It was soon over for them. The Taliban arrested and severely tortured two journalists from the newspaper and started to pressure Zaki. Most of the staff members fled the country, and Zaki ultimately left as well. The office was shut down. The camera, however, remained on, as Abbas started to follow other characters: another close up of Kabul, another story. But it didn’t take long until he too was forced to leave, with a backpack full of hard drives and his camera, eventually landing in Iran, where he edited the film with his friends from the old days in Mashhad.
As Abbas and his editor, Pedram Yar, were struggling to render footage on a decade-old computer, little did they know the film would soon find its way to an international audience.
In September 2022, Abbas traveled to Seoul to attend the world premiere of The Etilaat Roz at the DMZ International Film Festival in South Korea. Shortly after the flight landed, he was informed about the positive result of his Covid test. By the time he left quarantine, the festival had already finished, and Abbas had missed the chance to watch his film with the audience on a big screen.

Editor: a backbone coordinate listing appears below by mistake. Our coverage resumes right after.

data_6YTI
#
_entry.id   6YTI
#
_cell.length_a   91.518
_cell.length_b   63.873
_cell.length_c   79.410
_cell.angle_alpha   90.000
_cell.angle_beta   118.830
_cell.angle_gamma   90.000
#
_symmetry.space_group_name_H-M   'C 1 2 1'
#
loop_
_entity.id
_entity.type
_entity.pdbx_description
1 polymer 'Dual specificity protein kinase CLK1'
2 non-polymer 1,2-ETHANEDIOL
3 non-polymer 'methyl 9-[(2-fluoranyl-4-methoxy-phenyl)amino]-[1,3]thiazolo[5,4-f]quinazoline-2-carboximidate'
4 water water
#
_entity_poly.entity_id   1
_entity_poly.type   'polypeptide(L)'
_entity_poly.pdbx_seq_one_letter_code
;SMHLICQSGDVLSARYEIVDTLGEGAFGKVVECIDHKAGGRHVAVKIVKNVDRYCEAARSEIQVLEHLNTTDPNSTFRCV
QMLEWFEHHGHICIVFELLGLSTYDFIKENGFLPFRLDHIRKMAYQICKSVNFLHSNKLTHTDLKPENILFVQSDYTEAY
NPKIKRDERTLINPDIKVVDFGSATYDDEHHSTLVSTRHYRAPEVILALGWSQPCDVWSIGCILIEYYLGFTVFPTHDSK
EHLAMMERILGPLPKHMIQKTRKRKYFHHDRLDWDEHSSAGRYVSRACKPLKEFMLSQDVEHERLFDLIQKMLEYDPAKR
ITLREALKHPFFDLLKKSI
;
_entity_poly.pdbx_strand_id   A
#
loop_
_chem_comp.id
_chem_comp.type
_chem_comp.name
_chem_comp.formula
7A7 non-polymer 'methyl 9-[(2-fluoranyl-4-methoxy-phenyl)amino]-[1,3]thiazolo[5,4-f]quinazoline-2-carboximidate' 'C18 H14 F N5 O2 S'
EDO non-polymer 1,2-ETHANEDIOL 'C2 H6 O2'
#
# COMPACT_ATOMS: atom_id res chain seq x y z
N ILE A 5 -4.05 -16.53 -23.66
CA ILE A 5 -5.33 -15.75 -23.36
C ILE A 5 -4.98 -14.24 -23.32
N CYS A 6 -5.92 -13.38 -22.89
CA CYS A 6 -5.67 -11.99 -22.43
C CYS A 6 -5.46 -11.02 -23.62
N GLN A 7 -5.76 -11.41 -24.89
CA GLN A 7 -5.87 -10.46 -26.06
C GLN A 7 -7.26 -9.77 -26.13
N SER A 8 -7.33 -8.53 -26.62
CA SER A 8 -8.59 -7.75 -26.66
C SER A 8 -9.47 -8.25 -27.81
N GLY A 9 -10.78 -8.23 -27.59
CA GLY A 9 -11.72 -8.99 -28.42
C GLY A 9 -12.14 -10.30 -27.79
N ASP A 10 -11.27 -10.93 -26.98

Nevertheless, it was just the beginning of Abbas’s new chapter, as the film was soon to have its European premiere at IDFA, where it won the Award for the Best First Feature.
As for Zaki, he resumed his morning coffee and cigarettes from the newspaper's new office near Washington DC, where he continues to report about Afghanistan.
“Our history has always been narrated from the ruler’s point of view. Whereas the people who change the course of history with their resilience, bravery, and sacrifices are not shown anywhere except in the newsreels. I want to get as close to the people as possible and continue recording their lives,” says Abbas, who is now living in a refugee camp near Utrecht, where his camera is still observing. “This time it’s a personal film, with lots of poetry and of course, history.”